US tax law is a Byzantine tapestry of deductions, credits, rates, and exclusions. This week Congress will begin an examination of the system - a tentative step toward what some hope will be real tax reform.
''We may be witnessing the beginning of a process that, over the next few years, will lead to a simpler, fairer, and economically more productive tax system,'' Senate Finance Committee chairman Robert Dole wrote recently.
On Sept. 28 Senator Dole's committee will begin a three-day series of hearings on the flat-rate tax - a catch phrase that covers various tax-reform proposals. Though Senator Dole has expressed reservations about a pure flat tax and has said such a proposal is unlikely to be seriously considered before 1985, he sees his hearings as opening public debate on the issue.
Senator Dole ''wants to let anybody who has any ideas on these matters get them on the record,'' said an aide. ''There definitely will be further hearings. He would still consider introducing his own legislation.''
In its purest form a flat-rate tax would eliminate all deductions, except perhaps a personal exemption so the poor would not have to pay tax. All income would then be taxed at the same rate - say, 15 percent. Unlike the current progressive tax system, the rates would not rise for higher-income taxpayers.
President Reagan calls the idea ''tempting,'' and economists and politicians say the flat-rate tax currently has strong public support.
The term ''is as popular as motherhood,'' writes Rudolph Penner, American Enterprise Institute economist, in a recent newsletter.
At least 10 flat-tax bills are before Congress, though some are flat in name only. One, introduced by Sen. Bill Bradley (D) of New Jersey and Rep. Richard A. Gephardt (D) of Missouri, carries the somewhat disconcerting label ''progressive flat tax,'' and would reduce the current system's 12 individual income-tax brackets to four while lowering rates across the board and eliminating many deductions.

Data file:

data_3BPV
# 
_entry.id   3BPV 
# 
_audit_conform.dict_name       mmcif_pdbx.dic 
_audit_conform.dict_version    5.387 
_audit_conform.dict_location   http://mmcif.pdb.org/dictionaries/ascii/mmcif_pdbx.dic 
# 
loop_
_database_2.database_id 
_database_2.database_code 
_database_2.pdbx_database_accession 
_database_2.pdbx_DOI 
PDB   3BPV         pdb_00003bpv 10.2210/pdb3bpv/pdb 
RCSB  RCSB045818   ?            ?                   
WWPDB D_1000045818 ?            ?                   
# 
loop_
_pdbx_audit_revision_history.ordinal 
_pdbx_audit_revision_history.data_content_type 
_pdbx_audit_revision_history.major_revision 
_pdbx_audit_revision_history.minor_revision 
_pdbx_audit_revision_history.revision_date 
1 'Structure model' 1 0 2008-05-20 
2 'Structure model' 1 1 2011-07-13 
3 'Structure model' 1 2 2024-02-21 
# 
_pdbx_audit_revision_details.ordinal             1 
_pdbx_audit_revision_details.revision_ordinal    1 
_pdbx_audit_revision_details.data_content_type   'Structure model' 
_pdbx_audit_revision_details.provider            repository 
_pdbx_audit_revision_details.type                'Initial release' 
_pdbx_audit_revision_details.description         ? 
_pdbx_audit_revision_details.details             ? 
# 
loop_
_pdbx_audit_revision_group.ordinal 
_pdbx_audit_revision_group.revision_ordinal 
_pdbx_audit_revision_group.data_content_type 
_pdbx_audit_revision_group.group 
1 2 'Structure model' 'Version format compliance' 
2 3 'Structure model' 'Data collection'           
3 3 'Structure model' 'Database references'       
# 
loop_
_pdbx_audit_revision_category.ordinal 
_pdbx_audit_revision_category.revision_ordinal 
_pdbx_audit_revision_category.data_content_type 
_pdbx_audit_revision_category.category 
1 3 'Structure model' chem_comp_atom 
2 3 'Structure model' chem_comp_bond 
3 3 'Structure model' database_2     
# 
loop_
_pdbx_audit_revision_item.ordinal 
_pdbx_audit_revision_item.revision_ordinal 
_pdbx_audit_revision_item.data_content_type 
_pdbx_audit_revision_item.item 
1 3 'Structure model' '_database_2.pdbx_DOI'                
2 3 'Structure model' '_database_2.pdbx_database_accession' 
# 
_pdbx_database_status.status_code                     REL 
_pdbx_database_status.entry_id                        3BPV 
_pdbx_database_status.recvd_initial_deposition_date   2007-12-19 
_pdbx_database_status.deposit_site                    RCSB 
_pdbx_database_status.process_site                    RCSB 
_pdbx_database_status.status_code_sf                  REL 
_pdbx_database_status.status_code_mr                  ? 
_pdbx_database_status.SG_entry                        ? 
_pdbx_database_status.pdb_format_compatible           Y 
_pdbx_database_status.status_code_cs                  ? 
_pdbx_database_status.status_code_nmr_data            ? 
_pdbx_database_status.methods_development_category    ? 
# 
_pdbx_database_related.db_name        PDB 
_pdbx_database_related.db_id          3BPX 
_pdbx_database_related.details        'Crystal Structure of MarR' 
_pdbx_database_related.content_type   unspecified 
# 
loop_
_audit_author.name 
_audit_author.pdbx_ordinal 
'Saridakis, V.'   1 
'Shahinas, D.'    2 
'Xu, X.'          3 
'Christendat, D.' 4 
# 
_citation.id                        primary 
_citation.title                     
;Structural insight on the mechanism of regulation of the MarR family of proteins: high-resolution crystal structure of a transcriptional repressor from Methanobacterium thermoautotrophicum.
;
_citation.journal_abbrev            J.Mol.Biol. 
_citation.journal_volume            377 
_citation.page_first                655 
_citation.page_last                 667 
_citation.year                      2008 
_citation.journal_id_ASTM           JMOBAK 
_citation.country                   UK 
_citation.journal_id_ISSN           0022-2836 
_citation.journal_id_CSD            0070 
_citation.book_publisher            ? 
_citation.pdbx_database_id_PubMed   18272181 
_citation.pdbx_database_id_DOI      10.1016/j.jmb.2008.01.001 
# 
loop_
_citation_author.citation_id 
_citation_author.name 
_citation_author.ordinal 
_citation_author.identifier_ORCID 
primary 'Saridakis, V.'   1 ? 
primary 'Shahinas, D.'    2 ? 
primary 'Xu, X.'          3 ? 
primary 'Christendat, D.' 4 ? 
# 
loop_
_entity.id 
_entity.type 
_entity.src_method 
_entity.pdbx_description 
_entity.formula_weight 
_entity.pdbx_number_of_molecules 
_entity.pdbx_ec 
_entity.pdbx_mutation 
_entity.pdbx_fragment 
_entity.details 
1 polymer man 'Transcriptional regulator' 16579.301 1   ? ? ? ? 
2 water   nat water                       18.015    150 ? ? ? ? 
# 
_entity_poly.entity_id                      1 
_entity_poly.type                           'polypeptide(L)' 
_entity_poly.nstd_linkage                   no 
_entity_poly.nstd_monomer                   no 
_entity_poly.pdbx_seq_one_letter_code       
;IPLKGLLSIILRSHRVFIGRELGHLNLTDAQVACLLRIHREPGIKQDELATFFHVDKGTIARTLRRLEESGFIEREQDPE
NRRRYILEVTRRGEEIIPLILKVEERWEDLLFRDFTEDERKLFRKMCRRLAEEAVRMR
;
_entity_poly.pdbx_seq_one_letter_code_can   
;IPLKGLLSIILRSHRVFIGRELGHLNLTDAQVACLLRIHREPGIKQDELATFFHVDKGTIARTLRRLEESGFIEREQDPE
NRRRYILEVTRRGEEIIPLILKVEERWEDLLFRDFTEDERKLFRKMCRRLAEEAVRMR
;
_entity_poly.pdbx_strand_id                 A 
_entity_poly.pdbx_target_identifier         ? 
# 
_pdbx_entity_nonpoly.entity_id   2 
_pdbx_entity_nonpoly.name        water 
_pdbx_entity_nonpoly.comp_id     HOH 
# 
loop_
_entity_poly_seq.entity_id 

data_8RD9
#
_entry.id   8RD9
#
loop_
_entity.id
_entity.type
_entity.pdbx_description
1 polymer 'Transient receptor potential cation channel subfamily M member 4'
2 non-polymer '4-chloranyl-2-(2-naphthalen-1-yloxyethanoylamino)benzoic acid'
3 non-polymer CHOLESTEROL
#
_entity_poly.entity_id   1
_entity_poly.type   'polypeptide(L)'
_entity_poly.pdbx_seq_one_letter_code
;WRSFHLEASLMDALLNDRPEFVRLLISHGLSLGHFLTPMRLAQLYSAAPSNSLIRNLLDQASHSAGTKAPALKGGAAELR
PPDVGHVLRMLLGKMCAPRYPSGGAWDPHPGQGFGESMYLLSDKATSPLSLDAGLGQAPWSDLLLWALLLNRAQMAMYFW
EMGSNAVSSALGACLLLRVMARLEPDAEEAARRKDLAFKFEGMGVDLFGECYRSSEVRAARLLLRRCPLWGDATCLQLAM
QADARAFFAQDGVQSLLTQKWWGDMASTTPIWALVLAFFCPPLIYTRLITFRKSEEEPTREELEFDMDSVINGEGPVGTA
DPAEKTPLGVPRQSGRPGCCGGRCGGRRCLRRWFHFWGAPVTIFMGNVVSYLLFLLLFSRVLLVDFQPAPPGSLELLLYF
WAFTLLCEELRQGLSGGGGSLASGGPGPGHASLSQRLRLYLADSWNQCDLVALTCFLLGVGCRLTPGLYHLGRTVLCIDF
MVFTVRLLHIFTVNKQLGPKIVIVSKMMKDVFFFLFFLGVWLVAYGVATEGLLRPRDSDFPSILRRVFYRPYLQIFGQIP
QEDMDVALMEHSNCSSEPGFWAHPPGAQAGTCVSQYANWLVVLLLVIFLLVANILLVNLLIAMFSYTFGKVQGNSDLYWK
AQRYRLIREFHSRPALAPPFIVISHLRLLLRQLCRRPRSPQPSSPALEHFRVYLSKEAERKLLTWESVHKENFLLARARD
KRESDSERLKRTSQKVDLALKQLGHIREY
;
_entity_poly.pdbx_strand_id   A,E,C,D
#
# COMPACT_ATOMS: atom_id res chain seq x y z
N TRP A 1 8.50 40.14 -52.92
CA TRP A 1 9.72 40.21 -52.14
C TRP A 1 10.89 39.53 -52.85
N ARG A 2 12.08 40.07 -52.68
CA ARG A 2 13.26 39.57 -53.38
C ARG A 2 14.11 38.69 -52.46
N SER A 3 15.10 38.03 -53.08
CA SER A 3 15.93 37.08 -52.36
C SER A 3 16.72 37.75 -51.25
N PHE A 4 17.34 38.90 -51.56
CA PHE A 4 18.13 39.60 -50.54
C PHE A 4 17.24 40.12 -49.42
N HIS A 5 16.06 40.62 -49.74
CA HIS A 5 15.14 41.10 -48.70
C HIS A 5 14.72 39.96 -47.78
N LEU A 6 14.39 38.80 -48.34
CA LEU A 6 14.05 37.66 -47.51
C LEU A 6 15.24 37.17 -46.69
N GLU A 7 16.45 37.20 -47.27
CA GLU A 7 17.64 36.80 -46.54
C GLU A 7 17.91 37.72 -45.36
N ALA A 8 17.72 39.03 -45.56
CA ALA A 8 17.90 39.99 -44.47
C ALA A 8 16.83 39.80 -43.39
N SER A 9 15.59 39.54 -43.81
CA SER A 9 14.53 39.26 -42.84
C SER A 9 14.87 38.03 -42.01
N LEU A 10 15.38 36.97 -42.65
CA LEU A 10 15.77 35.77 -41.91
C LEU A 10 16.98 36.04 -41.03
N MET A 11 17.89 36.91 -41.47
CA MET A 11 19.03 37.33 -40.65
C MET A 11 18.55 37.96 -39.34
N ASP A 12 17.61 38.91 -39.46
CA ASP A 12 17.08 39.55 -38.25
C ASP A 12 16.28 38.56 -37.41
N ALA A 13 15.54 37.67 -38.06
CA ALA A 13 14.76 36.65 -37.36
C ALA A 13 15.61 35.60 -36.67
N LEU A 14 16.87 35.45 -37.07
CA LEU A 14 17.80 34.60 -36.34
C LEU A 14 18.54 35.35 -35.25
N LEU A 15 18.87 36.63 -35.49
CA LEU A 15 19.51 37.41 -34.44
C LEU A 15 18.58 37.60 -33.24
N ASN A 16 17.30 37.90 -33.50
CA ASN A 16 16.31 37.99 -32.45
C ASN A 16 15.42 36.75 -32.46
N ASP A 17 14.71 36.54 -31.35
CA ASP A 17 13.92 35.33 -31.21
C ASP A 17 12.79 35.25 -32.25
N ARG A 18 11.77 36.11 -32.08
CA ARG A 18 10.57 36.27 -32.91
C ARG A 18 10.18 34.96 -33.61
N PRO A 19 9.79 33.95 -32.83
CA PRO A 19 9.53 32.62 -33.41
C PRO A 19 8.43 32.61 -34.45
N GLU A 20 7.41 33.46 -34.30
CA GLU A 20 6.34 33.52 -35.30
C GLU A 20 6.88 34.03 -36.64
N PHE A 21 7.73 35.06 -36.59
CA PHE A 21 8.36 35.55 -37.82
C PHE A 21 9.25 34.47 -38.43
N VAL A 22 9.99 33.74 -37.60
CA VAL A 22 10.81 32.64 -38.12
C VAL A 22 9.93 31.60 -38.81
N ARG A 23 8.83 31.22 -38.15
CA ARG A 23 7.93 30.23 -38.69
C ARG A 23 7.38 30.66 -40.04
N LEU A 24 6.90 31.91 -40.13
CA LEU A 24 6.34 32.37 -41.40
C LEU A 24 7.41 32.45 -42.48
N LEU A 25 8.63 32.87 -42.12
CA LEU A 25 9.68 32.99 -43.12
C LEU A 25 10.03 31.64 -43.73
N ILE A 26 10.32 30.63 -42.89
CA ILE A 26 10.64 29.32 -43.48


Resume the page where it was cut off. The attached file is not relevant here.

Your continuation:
Economists say public support for the flat tax seems to be rooted in the belief that loopholes allow the rich to escape most taxation. In addition, the average taxpayer believes his tax burden would become lighter under a flat system, says Tom Field, executive director of Tax Notes.
However, says Mr. Field, it's unlikely a flat tax will become law.
''There's a deep-felt public revulsion about the state of the tax system,'' he said. ''But the closer a flat-rate tax gets to enactment, the further from enactment it will actually be, because more people will look at it and decide they don't like it.''
In the first place, say economists, any reasonably flat tax would shift much of the nation's tax burden to the shoulders of lower-income taxpayers.
''It would be a bonanza for the rich,'' says Joe Pechman, Brookings Institution director of economic policy.
A flat tax of 16 percent, with the personal exemption the only deduction, would raise the same amount of revenue as the current system, estimates Henry Aaron, another Brookings economist. Under such a system, average taxes for those who make less than $50,000 would increase, says Mr. Aaron. Those who make more than $50,000 would pay less in taxes.
In the second place, eliminating all tax deductions (''preferences,'' in congressional parlance) would require a political struggle so furious it would make this year's tax fight look like a Sunday volleyball game.
''There are huge constituencies out there that would be enraged,'' said Mr. Field.
Tax preferences currently cost the federal government $250 billion a year. But these ''loopholes'' include home-ownership deductions, deductions for charitable contributions, and other items untouchable for political considerations. Any flat tax that retained homeowner and charity deductions would need at least a 20 percent across-the-board rate, estimates Mr. Field - even if it eliminated preferential tax treatment for medical and casualty expenses and social-security payments.
Sen. Russell B. Long of Louisiana, ranking Democrat on the Finance Committee, often points out that simplification of the tax code and flat rates are two completely separate issues.
For instance, Brookings economist Pechman estimates that tax rates could be reduced an average of 22 percent by 1984, if ''unnecessary'' exclusions, deductions, and exemptions are stricken from the tax code.
Depending on the definition of income and what deductions are retained, says Pechman, a progressive tax system with rates ranging from 9-12 percent to 28-30 percent could raise the same amount of revenue as the current system.